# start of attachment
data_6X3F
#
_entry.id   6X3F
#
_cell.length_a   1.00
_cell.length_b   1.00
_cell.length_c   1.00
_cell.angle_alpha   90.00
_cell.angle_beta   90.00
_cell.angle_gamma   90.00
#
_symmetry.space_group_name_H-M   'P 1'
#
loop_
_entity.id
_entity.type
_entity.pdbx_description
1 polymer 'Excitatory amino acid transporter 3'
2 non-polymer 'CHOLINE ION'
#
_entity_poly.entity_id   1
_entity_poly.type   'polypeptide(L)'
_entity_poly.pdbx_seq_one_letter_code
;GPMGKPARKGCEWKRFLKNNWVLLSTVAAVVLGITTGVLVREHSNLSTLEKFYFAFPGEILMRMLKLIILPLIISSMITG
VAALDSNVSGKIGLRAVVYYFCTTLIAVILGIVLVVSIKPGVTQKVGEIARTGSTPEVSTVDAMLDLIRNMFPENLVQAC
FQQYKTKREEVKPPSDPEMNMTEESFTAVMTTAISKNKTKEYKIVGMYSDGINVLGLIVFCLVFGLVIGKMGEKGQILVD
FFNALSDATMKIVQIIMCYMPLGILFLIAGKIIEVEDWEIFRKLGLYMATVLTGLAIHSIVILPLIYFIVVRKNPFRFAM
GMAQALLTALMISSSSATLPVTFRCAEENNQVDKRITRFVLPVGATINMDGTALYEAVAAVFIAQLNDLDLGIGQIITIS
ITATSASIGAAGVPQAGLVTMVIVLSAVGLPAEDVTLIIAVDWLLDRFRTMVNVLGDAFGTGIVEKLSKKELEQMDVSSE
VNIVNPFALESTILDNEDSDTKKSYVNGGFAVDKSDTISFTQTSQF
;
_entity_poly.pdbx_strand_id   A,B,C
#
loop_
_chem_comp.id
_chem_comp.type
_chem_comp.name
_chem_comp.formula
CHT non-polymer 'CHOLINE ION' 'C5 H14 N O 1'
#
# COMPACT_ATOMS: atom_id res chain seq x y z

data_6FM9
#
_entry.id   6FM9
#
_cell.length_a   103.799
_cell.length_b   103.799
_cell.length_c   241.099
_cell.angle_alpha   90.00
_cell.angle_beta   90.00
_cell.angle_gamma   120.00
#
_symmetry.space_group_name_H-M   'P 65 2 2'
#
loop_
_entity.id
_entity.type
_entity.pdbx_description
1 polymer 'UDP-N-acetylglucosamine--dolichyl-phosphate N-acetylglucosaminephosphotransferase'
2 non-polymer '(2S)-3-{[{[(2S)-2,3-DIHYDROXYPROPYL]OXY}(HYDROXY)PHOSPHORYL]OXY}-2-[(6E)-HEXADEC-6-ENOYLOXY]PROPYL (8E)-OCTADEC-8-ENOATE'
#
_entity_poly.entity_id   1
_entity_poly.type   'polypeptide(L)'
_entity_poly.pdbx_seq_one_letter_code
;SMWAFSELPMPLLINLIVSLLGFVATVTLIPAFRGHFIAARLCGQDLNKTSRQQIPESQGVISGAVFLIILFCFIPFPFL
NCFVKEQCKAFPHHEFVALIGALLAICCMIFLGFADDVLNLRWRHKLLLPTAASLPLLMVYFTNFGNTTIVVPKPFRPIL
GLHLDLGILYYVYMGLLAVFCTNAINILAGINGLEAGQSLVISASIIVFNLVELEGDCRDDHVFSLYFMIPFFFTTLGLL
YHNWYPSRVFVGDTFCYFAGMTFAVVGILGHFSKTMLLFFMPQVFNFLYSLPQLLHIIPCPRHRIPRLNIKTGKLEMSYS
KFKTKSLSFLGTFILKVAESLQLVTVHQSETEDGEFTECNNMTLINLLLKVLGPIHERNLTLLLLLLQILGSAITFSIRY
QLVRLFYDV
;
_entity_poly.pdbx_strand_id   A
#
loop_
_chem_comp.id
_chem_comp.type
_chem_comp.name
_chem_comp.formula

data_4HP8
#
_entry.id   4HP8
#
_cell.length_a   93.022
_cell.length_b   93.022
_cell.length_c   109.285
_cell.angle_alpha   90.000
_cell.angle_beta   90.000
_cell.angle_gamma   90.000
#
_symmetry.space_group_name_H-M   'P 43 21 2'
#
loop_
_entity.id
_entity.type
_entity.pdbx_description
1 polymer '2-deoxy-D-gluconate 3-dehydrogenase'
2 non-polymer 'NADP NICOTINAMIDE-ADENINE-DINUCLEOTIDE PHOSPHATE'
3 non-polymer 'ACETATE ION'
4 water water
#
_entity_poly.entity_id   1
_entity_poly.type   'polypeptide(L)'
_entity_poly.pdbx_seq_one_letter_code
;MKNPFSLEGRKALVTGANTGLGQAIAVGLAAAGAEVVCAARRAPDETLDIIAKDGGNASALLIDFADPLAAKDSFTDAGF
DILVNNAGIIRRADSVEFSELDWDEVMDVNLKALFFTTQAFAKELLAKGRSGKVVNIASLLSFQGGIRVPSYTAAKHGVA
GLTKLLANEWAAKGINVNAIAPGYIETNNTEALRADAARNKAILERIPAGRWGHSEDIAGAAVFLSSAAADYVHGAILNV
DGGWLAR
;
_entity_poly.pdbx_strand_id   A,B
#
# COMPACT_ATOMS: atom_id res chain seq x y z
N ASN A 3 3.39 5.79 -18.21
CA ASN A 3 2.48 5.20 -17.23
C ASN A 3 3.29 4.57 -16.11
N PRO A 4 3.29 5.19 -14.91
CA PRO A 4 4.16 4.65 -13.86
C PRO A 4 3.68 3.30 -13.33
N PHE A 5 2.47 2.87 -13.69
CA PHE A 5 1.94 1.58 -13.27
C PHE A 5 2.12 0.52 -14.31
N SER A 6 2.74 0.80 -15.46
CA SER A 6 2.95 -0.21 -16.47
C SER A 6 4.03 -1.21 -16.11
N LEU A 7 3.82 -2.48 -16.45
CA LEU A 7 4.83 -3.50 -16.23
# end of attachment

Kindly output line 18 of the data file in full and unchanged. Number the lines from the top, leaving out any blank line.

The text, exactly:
1 polymer 'Excitatory amino acid transporter 3'